According to reports, this is the lowest pressure land storm ever recorded in Canada Canadian Hurricane Centerwhich is also described hurricane winds to beat the terrain. More than 40% of Nova Scotians experience power outages. Due to the strength of Nova Scotia. “We’re seeing significant impacts from the storm across the state, including uprooted trees, broken poles and downed power lines.” utility company he added.
A hurricane before, National Hurricane Center announced Fiona developed into a post-tropical cyclone as it moved north, exhibiting the characteristics of storms with both tropical and high-latitude pedigrees.
Regardless of its technical designation, forecasters have warned that the storm will be a blockbuster.
Canadian Hurricane Center “This storm will be severe for Atlantic Canada and eastern Quebec” Friday wrote. The federal agency previously said the storm “has the potential to become a hurricane.”date“and”remarkable weather event.”
The storm was predicted to be so severe that Prime Minister Justin Trudeau postponed at the last minute a trip to Japan where he had planned to attend Shinzo Abe’s funeral on Friday.
A hurricane warning covers much of Nova Scotia, as well as Prince Edward Island and western Newfoundland, where forecasters are predicting 3 to 6 inches of rain, up to 10 inches in some areas and hurricane-force winds of at least 74 mph. A tropical storm warning extends from New Brunswick through eastern Quebec to northern Newfoundland, where up to 5 inches of rain and winds of at least 39 mph are possible.
The center also predicted significant ocean surges or storm-driven water rising above normal dry land, causing coastal flooding. It predicted rough and strong surf with waves between 26 and 40 feet (8 to 12 meters).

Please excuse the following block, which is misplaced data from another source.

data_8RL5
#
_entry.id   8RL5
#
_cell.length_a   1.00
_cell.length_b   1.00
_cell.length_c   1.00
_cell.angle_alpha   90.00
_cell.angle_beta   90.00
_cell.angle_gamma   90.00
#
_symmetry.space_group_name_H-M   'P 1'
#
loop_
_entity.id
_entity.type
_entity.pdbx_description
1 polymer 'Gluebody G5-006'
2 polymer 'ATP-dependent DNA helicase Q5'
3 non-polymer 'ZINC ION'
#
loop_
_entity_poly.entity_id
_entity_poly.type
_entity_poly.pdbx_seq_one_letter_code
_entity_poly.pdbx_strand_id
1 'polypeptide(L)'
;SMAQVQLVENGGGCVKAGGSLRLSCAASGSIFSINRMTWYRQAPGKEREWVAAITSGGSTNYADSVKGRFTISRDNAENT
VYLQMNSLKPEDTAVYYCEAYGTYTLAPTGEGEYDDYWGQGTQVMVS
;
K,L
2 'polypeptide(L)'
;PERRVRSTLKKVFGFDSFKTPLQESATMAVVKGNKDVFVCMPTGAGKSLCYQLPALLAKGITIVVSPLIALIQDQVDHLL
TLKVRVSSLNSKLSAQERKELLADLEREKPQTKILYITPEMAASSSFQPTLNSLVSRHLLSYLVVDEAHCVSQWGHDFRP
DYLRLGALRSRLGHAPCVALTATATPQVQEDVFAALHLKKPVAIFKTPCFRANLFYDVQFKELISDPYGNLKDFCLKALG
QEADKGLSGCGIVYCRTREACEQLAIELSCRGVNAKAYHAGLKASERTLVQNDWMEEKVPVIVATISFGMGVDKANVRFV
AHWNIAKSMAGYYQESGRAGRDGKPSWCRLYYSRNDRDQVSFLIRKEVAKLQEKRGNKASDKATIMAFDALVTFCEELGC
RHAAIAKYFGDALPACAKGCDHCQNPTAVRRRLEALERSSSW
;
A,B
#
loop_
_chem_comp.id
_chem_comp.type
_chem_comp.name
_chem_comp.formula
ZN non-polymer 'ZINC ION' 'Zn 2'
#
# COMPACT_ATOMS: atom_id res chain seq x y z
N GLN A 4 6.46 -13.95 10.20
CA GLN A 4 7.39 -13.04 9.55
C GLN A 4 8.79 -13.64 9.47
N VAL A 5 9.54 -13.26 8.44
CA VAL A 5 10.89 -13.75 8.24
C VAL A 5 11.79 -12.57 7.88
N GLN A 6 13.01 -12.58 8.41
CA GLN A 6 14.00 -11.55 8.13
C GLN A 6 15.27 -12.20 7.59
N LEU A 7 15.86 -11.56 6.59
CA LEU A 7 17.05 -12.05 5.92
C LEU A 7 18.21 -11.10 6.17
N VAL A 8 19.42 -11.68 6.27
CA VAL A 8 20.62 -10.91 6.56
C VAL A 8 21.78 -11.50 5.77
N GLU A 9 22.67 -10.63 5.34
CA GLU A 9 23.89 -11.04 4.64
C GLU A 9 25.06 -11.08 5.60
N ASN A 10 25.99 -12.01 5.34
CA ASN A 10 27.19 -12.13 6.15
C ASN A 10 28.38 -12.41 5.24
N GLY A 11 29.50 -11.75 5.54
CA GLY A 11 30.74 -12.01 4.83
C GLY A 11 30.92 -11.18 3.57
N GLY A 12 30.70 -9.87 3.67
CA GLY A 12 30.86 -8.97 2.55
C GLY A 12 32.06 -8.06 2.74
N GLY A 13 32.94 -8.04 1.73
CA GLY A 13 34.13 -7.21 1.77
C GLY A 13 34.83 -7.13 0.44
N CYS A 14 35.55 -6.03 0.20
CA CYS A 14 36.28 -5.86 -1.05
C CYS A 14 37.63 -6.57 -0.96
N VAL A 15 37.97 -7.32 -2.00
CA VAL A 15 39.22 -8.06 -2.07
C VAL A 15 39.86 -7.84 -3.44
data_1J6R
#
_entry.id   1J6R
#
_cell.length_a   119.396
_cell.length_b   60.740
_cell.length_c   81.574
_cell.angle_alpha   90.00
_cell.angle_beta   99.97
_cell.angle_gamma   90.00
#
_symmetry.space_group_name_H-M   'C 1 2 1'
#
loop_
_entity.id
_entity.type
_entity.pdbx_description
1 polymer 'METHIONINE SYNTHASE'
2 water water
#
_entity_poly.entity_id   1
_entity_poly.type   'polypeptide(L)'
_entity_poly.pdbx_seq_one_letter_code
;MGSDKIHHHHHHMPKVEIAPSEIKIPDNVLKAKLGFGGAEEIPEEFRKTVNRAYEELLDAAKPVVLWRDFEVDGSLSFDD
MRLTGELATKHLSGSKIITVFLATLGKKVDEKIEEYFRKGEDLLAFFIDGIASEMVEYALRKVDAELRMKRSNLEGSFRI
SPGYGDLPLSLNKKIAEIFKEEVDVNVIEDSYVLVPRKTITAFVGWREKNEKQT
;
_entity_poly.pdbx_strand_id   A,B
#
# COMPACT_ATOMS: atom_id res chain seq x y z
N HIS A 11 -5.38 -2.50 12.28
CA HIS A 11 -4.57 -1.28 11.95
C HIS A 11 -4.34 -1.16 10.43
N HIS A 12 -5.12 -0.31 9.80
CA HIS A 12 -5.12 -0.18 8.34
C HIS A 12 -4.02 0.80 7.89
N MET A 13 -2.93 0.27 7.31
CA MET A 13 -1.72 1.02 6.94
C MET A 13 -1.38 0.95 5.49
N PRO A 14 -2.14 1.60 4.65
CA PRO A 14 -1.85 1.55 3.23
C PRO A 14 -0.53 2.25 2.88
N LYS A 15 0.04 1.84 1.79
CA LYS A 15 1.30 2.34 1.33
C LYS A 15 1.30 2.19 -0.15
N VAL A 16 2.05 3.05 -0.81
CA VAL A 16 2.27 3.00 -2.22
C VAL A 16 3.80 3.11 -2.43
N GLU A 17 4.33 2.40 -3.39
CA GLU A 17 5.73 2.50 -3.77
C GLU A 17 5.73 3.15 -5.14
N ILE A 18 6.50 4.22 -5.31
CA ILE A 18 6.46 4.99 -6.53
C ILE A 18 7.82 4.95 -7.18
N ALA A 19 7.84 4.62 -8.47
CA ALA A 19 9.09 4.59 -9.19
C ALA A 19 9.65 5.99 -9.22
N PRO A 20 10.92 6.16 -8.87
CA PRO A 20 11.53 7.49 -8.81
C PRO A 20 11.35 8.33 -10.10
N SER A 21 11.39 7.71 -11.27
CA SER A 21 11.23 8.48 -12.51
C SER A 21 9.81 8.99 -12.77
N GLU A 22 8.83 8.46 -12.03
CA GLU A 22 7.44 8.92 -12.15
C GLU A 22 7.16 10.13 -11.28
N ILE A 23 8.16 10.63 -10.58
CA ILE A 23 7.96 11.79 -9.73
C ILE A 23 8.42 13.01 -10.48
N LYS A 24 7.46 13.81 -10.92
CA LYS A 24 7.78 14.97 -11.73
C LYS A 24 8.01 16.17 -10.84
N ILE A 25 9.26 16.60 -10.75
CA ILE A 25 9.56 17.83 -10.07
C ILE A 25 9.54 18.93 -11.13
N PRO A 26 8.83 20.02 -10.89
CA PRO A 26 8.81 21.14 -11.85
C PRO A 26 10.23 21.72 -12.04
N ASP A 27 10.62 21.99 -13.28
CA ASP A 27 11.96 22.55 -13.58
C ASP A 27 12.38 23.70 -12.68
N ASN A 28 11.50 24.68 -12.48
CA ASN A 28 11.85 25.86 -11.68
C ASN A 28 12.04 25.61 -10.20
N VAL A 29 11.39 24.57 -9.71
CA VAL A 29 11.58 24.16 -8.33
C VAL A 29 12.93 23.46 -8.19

Ahead of the storm’s arrival, Nova Scotia, home to about 1 million people, was bracing for the worst on Friday.
Nova Scotia Power warned of widespread power outages with trees still in full bloom and relatively soft ground and activated its emergency operations centre. Dave Pickles, the utility’s chief operating officer, said the breakdowns could be ongoing, with crews waiting for winds to calm before they can safely begin repairs.
Fiona, which brought devastating flooding to Puerto Rico and knocked out power to the entire island, is the latest sign of a slow-starting but suddenly active Atlantic hurricane season. The storm is one of five systems that meteorologists are monitoring in the Atlantic basin, including Friday night’s Tropical Storm Ian, which could soon develop. becomes a threat to Florida as a hurricane.
Jason Samenow contributed to this report.
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